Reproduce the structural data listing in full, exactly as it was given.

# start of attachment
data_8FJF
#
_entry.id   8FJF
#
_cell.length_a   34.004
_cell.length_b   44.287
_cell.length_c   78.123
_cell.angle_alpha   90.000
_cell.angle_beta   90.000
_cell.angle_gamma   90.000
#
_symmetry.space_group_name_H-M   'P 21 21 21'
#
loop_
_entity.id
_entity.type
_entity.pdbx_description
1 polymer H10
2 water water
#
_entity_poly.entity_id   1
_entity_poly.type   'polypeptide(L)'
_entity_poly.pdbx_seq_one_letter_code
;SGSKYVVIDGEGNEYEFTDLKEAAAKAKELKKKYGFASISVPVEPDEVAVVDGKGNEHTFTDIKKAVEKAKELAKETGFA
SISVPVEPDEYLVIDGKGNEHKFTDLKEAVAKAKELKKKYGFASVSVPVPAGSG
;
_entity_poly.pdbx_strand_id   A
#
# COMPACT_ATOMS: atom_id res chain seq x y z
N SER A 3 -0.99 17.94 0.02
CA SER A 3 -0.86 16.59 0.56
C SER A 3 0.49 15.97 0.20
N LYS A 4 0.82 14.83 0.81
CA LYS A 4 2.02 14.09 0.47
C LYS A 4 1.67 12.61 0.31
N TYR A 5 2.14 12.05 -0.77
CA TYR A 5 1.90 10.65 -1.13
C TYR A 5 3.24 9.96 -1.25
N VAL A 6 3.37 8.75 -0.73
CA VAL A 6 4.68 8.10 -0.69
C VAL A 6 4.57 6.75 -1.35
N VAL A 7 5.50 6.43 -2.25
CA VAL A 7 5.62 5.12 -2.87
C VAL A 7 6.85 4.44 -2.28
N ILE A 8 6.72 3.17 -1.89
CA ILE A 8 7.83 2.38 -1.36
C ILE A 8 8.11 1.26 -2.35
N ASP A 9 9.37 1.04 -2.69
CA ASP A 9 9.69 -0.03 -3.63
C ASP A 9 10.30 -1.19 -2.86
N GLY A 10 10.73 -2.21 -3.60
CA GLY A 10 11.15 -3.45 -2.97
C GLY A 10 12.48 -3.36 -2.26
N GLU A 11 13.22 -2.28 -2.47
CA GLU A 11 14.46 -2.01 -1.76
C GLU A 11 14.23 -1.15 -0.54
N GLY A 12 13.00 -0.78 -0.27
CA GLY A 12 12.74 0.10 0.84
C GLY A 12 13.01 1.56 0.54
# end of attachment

data_8FJF
#
_entry.id   8FJF
#
_cell.length_a   34.004
_cell.length_b   44.287
_cell.length_c   78.123
_cell.angle_alpha   90.000
_cell.angle_beta   90.000
_cell.angle_gamma   90.000
#
_symmetry.space_group_name_H-M   'P 21 21 21'
#
loop_
_entity.id
_entity.type
_entity.pdbx_description
1 polymer H10
2 water water
#
_entity_poly.entity_id   1
_entity_poly.type   'polypeptide(L)'
_entity_poly.pdbx_seq_one_letter_code
;SGSKYVVIDGEGNEYEFTDLKEAAAKAKELKKKYGFASISVPVEPDEVAVVDGKGNEHTFTDIKKAVEKAKELAKETGFA
SISVPVEPDEYLVIDGKGNEHKFTDLKEAVAKAKELKKKYGFASVSVPVPAGSG
;
_entity_poly.pdbx_strand_id   A
#
# COMPACT_ATOMS: atom_id res chain seq x y z
N SER A 3 -0.99 17.94 0.02
CA SER A 3 -0.86 16.59 0.56
C SER A 3 0.49 15.97 0.20
N LYS A 4 0.82 14.83 0.81
CA LYS A 4 2.02 14.09 0.47
C LYS A 4 1.67 12.61 0.31
N TYR A 5 2.14 12.05 -0.77
CA TYR A 5 1.90 10.65 -1.13
C TYR A 5 3.24 9.96 -1.25
N VAL A 6 3.37 8.75 -0.73
CA VAL A 6 4.68 8.10 -0.69
C VAL A 6 4.57 6.75 -1.35
N VAL A 7 5.50 6.43 -2.25
CA VAL A 7 5.62 5.12 -2.87
C VAL A 7 6.85 4.44 -2.28
N ILE A 8 6.72 3.17 -1.89
CA ILE A 8 7.83 2.38 -1.36
C ILE A 8 8.11 1.26 -2.35
N ASP A 9 9.37 1.04 -2.69
CA ASP A 9 9.69 -0.03 -3.63
C ASP A 9 10.30 -1.19 -2.86
N GLY A 10 10.73 -2.21 -3.60
CA GLY A 10 11.15 -3.45 -2.97
C GLY A 10 12.48 -3.36 -2.26
N GLU A 11 13.22 -2.28 -2.47
CA GLU A 11 14.46 -2.01 -1.76
C GLU A 11 14.23 -1.15 -0.54
N GLY A 12 13.00 -0.78 -0.27
CA GLY A 12 12.74 0.10 0.84
C GLY A 12 13.01 1.56 0.54